Victim blaming is not something we became aware of recently. It coincides with domestic violence. There are many psychological reasons why people blame victims for abuse. It could be that they want to maintain their perfect view of family life and marriage, or they are not familiar with unhealthy relationships, and are unable to accept that domestic violence is more common than they could imagine. According to Break the Silence Against Domestic Violence (BTSADV), victim-blaming “whether intended or not, ends up humanising the abuser while simultaneously demonising the victim.” Victim blaming can include comments like, “and yet she stays, if it were that bad, she would leave, I’d never allow anyone to put their hands on me, if someone tried that with me, I’d…”
If you know someone who is in an abusive relationship, it is important to understand that it is not easy to leave an abusive relationship. Apart from the threats to their life, which is common in domestic violence relationships, they may have also experienced intense emotional and psychological trauma inflicted on them by the abuser, such as gaslighting. The abuser confuses them with a cycle of momentarily good and prolonged bad times; therefore, victims of abuse find themselves in a cycle of violence where they continuously hope for a better day. The victim is left confused by the abuser’s mind games, not sure whether the abuser truly loves or cares for them.
Below are some of the common reasons that victims of abuse stay with the abuser.
1. They have no money.
Financial abuse is prevalent in domestic violence situations. The abuser wants to leave the victim powerless, and what better way to do that than to leave them penniless without any access to attaining funding. According to BTSADV, abusers achieve this by “denying access to family resources, confiscating money, forcing them to quit work, opening lines of credit and taking out loans in the victim’s name without consent and without informing them, and this makes the victim reliant on the abuser for basic necessities.”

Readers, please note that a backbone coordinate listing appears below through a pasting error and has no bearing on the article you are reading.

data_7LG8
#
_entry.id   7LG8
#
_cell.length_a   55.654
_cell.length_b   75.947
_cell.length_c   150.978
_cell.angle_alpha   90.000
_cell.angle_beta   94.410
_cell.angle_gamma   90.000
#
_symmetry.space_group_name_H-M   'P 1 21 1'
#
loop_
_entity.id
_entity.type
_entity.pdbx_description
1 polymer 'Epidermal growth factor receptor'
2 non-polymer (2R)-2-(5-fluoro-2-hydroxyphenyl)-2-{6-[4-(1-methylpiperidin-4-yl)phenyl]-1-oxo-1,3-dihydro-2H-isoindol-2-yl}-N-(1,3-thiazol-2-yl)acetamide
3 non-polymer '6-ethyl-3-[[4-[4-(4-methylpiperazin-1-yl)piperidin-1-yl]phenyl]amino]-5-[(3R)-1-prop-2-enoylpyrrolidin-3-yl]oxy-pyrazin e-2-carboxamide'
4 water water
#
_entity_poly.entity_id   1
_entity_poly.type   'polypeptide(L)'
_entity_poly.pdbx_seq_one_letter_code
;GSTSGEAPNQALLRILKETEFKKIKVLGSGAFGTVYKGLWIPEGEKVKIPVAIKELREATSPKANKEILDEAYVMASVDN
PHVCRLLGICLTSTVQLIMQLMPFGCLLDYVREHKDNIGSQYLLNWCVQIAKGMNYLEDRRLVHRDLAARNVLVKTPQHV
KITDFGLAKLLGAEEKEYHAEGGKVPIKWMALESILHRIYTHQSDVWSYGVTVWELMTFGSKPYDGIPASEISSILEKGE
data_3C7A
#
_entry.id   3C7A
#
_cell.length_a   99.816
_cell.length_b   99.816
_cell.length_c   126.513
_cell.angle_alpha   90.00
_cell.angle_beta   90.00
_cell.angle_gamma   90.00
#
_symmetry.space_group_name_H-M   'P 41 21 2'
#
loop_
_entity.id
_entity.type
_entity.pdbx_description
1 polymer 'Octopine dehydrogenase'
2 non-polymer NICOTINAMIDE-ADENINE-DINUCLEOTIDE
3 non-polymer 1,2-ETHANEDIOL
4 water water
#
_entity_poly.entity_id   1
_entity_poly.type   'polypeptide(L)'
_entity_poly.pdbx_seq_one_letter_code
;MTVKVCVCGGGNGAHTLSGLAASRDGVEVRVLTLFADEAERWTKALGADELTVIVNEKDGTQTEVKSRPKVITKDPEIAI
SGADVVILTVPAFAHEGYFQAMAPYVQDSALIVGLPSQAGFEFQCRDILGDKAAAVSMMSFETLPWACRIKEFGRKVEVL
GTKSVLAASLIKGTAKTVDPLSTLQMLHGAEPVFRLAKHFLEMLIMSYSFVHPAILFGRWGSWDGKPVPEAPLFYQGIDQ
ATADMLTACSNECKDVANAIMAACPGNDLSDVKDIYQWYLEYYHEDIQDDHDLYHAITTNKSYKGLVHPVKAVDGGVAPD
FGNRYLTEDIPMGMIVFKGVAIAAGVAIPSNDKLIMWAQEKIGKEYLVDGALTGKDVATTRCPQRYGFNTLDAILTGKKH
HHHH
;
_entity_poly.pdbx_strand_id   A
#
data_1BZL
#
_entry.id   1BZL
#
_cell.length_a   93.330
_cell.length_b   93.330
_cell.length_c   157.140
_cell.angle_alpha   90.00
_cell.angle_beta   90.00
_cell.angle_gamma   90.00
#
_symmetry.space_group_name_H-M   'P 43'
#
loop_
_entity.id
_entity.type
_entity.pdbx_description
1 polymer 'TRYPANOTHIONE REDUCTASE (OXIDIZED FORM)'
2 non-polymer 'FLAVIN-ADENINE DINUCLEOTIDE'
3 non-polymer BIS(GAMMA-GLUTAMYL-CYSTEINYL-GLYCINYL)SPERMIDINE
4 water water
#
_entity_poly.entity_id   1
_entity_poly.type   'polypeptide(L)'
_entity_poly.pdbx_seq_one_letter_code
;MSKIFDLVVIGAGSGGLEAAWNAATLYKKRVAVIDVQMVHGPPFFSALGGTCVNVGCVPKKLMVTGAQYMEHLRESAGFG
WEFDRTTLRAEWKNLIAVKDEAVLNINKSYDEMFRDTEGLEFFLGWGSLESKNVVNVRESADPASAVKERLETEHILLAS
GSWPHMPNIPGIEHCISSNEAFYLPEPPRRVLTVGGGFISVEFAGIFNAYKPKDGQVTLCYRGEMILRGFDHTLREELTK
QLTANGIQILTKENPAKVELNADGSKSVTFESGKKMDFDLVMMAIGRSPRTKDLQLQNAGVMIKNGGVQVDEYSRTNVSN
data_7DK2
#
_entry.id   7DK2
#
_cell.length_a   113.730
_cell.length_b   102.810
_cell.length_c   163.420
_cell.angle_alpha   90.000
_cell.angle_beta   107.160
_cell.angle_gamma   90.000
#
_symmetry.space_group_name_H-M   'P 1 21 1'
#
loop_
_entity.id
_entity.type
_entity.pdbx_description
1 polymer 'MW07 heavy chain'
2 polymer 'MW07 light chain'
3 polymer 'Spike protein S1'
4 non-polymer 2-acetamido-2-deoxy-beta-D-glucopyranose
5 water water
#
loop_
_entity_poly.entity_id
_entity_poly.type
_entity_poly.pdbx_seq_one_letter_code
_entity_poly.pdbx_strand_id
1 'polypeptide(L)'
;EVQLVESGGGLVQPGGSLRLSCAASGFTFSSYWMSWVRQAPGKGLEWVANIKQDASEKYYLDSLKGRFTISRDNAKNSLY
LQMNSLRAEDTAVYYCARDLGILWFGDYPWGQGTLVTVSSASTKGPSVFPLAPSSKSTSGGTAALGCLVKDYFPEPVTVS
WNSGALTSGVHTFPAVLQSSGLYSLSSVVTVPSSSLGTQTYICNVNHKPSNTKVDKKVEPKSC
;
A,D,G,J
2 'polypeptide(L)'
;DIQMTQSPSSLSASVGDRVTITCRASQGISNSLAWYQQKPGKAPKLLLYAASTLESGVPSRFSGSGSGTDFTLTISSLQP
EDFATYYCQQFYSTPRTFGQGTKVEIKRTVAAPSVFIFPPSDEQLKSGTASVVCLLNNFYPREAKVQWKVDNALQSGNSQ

2. They stay for the children.
Abuse has a ripple effect. When the abuser inflicts financial abuse on the victim, and the victim has children, they may be too afraid to leave as they won’t be able to take care of the children on their own. Some partners threaten that they would sue for full custody of the children. The victim may come from a broken home and don’t want to put their children through the same experiences.
3. They have nowhere to go.
Abusers need control and cutting the victim off from family and friends is one of the ways they maintain their power. They create friction between the victim and their family, cutting off communication and they move far away, so the victim has nowhere to turn for help or support to escape the abuse. “If a victim tries to leave, they may find themselves in an unfamiliar area with no family around to help.”
Therefore, before judging someone for staying, first try to understand why they stay. Empathise. It is the only way you can help a victim of abuse. To read more on why victims stay, read the full article on the BTSADV website.